Especially for US investors looking for an easy way to liquidate small amounts of silver at a time, US Silver Eagles can be a great investment. The main principle behind this is that by virtue of their national recognition, you can easily sell US Silver Eagles at close to spot anytime. Here's the catch: you could do the same or better with Silver Maples from the Royal Canadian Mint.
Most silver is sold in bar, coin or "round" form. The truth of the matter is that most committed silver investors prefer to go for Good Delivery silver bullion at the cheapest possible premiums over spot. And that usually means buying silver bars. That's doubly true if they are hoping to make impressive short-term gains by timing the market, i.e. buying low and selling high. You just can't ignore the reality that little costs add up and eat at your returns. Over time, small cost-saving make a huge difference because of the power of compounded returns.
Have you recently spent time wondering if you're prepared for a market crash? Precious metals act like insurance and US Silver Eagles are a great insurance policy. The only thing is you are paying more than you really need to. While reliable and easy to transport, these coins are some of the more widely faked silver bullion. So for just about every pro there is a corresponding con.
What Makes US Mint Silver Eagles so Popular and When Should You Buy One?
The US Mint's Silver Eagle is by far the most popular silver coin in the United States. In 2016, for instance, just over 37.7 million ounces were sold. In-fact, investors across the world subscribe to buy the famous Silver Eagle. Often, this may be because local bullion coins are doubted in purity or command skepticism at the marketplace for a lack of demand. Silver Eagles are the only official investment-grade silver coins in the United States. As such, they’re likely to be accepted by major accounts across the globe.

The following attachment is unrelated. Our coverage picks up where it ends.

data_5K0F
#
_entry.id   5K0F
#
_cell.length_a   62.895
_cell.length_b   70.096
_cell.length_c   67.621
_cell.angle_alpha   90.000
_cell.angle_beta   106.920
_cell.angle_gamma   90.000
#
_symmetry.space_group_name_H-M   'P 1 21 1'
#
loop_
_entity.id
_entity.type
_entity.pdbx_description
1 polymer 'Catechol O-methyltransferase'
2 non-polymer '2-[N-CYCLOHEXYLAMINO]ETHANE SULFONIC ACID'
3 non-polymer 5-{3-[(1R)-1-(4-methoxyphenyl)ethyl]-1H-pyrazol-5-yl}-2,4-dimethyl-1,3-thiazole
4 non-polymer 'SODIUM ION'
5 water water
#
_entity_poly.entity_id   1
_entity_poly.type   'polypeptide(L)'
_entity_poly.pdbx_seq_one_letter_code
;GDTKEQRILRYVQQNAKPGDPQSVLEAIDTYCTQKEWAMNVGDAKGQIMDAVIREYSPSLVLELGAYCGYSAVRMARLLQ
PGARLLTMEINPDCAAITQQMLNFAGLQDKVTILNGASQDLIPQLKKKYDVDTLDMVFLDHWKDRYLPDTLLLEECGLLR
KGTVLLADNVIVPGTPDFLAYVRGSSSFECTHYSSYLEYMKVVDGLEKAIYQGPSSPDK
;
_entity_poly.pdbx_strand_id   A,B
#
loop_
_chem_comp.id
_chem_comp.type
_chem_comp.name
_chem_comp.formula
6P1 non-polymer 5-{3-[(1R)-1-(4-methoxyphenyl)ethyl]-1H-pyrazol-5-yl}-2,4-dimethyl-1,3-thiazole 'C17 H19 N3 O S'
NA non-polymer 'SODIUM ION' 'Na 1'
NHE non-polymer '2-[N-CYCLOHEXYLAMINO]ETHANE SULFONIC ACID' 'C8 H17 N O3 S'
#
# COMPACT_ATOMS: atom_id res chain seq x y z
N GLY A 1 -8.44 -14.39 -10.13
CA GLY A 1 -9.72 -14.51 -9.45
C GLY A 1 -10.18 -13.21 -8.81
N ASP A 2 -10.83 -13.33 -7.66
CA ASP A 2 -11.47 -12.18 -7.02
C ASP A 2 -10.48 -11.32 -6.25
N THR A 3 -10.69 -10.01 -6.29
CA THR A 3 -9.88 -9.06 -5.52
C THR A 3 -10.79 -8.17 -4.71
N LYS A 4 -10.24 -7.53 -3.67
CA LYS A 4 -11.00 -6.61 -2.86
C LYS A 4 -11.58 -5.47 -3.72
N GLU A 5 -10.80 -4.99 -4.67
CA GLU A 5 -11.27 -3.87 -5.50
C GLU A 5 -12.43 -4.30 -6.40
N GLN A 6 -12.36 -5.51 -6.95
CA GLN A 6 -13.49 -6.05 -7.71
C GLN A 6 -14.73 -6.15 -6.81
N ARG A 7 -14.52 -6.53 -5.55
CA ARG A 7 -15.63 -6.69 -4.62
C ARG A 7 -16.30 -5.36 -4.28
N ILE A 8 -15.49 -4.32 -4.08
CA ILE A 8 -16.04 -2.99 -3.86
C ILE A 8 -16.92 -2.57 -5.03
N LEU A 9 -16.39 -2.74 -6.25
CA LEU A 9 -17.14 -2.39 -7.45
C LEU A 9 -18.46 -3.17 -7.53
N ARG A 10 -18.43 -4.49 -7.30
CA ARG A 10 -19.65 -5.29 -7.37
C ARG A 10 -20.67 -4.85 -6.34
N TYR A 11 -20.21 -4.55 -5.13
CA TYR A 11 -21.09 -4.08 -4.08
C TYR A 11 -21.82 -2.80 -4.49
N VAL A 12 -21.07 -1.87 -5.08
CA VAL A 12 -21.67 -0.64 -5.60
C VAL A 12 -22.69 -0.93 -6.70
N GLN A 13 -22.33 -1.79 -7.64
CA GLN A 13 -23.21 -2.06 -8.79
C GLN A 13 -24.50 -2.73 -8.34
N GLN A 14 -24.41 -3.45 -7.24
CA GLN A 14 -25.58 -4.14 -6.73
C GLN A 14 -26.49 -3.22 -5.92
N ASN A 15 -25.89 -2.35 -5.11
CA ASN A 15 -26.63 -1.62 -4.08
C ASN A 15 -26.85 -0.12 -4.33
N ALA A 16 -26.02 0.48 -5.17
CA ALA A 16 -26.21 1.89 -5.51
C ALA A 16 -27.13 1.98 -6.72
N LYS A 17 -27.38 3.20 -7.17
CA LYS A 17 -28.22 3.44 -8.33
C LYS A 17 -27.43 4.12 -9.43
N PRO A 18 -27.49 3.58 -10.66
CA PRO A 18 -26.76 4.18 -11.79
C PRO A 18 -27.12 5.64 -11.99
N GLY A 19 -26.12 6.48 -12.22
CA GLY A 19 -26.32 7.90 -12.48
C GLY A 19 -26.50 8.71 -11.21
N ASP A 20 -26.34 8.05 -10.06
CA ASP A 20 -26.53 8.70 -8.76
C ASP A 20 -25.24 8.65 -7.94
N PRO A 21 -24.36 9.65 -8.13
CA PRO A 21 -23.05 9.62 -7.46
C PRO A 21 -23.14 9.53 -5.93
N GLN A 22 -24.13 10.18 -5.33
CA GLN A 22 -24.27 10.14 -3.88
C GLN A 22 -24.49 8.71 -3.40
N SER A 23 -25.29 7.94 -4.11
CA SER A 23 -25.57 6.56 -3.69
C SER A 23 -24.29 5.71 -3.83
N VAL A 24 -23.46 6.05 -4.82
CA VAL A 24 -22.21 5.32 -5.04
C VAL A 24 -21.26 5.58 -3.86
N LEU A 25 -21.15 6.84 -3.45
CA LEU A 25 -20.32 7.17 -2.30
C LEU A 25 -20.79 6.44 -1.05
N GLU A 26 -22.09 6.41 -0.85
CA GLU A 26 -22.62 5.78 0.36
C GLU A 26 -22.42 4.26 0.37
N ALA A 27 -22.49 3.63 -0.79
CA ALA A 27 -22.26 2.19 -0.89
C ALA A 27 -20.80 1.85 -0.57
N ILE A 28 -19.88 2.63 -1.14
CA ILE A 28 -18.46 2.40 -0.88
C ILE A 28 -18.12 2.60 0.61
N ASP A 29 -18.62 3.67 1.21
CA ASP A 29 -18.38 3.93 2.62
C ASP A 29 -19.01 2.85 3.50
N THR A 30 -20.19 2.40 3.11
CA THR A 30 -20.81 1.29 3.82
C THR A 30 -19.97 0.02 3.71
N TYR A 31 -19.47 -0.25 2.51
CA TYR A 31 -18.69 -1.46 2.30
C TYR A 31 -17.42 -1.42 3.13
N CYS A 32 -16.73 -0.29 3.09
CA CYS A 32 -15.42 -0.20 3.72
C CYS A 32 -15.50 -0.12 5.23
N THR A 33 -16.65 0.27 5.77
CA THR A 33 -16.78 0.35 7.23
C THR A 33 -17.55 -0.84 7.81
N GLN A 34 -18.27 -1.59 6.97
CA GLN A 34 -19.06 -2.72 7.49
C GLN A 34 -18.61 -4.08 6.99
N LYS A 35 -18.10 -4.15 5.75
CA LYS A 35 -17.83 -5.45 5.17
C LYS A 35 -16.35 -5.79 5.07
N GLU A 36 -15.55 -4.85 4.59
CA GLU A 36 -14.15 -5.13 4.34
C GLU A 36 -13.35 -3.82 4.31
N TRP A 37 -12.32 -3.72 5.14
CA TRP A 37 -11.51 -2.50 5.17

While they can also be used to fund Individual Retirement Accounts (IRAs), as well as similar accounts in several countries, this in itself is not enough to constitute their success. I would argue, rather, that a market premium is added for sentimental reasons. These coins are just seen as better even when they are not. Collectors even pay top-dollar for several rare editions that sell at a high premium to these coins' metal value.
According to some guides, for example, a 1996 coin could sell for $655 when silver prices are between $15-$20 an ounce. Other popular varieties are the 2008 & 2011-S burnished finish.
Despite All This, I Wouldn't Buy Too Many US Mint Silver Eagles Without Major Discount to Retail Premiums
Moreover, because silver prices are so volatile, keep a close eye on the spot price when buying these coins. You can make a decent short-term return by buying at a low price. However, if you buy poorly, your returns will take much longer to add up. That is not to say you should time the market, just keep your eyes open to what's going on.
If you’re not comfortable with the volatile nature of the silver market, consider gold as a more conventional hedge against inflation. Traditionally less volatile, it is easy to transport and store, often at much cheaper rates than silver. The reason being that you’ll get less coin for your dollar. Nevertheless, be sure to never commit funds you can't afford to lose.